/ Modified oct 27, 2014 7:09 a.m.

Native American Vote Key in Arizona's Largest Congressional District

CD 1 covers nearly two-thirds of state including 12 tribal nations.

Story by Laurel Morales
Fronteras Desk

Listen:

LISTEN

Arizona’s 1st Congressional District covers nearly two-thirds of the state, including 12 tribal nations, which means candidates in the election campaign are seeking the Native American vote.

Democratic incumbent Ann Kirkpatrick is seeking re-election for a third term in the U.S. House.

Ann Kirkpatrick 2014 U.S. Rep. Ann Kirkpatrick.
Andy Tobin CD 1 2014 Arizona Speaker of the House Andy Tobin.

In her two terms in office, she’s fought for impact aid for native schools and funding to repair a reservation highway. She voted for the Affordable Care Act, which provided continued funding for Indian health, and she helped expand health care for rural veterans.

Kirkpatrick’s not Native American, but she was raised on the White Mountain Apache Reservation, where her father ran the general store.

"I grew up on tribal land...so I know first hand the struggles they go through and I really want life to be better," she said.

Some critics doubt Kirkpatrick’s voting record on environmental issues in native land.

Kirkpatrick has co-sponsored a bill that would allow one of the largest copper mines to be built on land considered sacred by the San Carlos Apache Tribe.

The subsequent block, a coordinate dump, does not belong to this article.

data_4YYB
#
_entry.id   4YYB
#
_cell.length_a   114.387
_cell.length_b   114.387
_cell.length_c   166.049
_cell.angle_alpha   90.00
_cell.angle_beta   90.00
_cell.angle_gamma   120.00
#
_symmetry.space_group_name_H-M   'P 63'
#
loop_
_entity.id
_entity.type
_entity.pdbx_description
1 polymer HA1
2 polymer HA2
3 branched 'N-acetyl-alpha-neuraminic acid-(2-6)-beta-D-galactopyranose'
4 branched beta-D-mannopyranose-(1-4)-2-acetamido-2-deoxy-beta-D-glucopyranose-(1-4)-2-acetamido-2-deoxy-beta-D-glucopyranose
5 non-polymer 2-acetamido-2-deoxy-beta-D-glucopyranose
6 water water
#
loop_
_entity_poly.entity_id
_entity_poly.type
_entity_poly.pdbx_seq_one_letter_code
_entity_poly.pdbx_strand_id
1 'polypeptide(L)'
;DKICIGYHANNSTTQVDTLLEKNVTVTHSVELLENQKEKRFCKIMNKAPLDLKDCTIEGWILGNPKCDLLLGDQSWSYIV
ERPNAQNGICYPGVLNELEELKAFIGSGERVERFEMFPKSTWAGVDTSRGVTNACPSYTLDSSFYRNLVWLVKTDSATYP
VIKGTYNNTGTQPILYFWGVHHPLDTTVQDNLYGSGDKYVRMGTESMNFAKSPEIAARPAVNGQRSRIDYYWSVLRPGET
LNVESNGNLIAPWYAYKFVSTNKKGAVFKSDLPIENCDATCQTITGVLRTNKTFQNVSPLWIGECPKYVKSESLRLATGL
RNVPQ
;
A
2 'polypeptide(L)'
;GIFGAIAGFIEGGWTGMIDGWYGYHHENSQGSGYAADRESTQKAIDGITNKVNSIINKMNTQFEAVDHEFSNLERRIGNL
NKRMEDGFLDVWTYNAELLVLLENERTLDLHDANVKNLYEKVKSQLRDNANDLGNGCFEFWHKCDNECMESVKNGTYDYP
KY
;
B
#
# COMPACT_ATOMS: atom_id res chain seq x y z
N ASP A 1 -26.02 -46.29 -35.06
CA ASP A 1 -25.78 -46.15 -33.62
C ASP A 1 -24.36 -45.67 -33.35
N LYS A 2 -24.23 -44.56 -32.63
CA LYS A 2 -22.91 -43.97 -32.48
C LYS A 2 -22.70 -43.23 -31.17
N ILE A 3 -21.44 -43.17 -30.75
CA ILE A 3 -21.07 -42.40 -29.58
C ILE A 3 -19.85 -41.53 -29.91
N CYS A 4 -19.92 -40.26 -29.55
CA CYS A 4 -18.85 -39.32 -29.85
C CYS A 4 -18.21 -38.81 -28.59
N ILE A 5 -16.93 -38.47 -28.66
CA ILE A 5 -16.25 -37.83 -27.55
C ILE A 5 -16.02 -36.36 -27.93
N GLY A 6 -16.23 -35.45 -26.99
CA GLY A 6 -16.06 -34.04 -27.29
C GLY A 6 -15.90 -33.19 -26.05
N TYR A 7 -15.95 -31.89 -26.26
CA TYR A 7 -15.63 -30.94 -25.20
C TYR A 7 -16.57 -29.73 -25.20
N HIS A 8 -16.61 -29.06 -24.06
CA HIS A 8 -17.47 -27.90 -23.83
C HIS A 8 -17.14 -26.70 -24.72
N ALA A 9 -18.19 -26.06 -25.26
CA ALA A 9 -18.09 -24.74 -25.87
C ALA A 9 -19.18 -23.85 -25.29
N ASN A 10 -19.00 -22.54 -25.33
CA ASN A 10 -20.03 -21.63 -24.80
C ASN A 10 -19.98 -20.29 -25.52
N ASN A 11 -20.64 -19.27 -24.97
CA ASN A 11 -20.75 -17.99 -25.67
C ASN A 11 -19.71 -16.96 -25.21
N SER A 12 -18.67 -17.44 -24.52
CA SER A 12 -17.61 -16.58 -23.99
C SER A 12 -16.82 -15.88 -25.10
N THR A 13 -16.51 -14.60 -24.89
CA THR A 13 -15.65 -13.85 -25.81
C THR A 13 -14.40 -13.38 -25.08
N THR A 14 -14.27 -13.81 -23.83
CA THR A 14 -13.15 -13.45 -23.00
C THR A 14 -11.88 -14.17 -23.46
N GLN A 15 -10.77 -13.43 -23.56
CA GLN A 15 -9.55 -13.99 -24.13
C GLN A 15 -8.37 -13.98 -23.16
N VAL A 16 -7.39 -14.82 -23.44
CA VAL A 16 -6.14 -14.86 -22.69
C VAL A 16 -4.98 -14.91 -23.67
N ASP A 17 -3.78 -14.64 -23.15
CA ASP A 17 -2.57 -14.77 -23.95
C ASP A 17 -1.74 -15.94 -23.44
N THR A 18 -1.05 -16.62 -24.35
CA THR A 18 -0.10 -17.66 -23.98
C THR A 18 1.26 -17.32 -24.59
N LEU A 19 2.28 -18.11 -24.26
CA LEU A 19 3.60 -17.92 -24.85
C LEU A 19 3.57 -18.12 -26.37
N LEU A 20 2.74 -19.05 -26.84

Unlike Kirkpatrick, Republican challenger Andy Tobin was born in New York and lives just outside the district. But he said he knows rural Arizona and he has recognized that the Native American vote in this district is critical.

The question is, how is it critical?

"Really the game in this district is about turnout," said Stephen Nuno, a political science professor at Northern Arizona University.

He said minorities make up almost half the district and they usually vote Democrat. Republicans will benefit if minorities, including Native Americans, don’t vote.

"The higher the turnout, the less likely they are to win this district," he said.

Until recently, that turnout was expected to be up, as the Navajos should have been voting on a new president Nov. 4. But that presidential election has been postponed, which means voter turnout may well be down.

Border Crisis
For more coverage of the 2014 Elections,
please click here.
Read More
By posting comments, you agree to our
AZPM encourages comments, but comments that contain profanity, unrelated information, threats, libel, defamatory statements, obscenities, pornography or that violate the law are not allowed. Comments that promote commercial products or services are not allowed. Comments in violation of this policy will be removed. Continued posting of comments that violate this policy will result in the commenter being banned from the site.

By submitting your comments, you hereby give AZPM the right to post your comments and potentially use them in any other form of media operated by this institution.
Arizona Public Media broadcast stations are licensed to the Arizona Board of Regents. Arizona Public Media and AZPM are registered trademarks of the Arizona Board of Regents.
The University of Arizona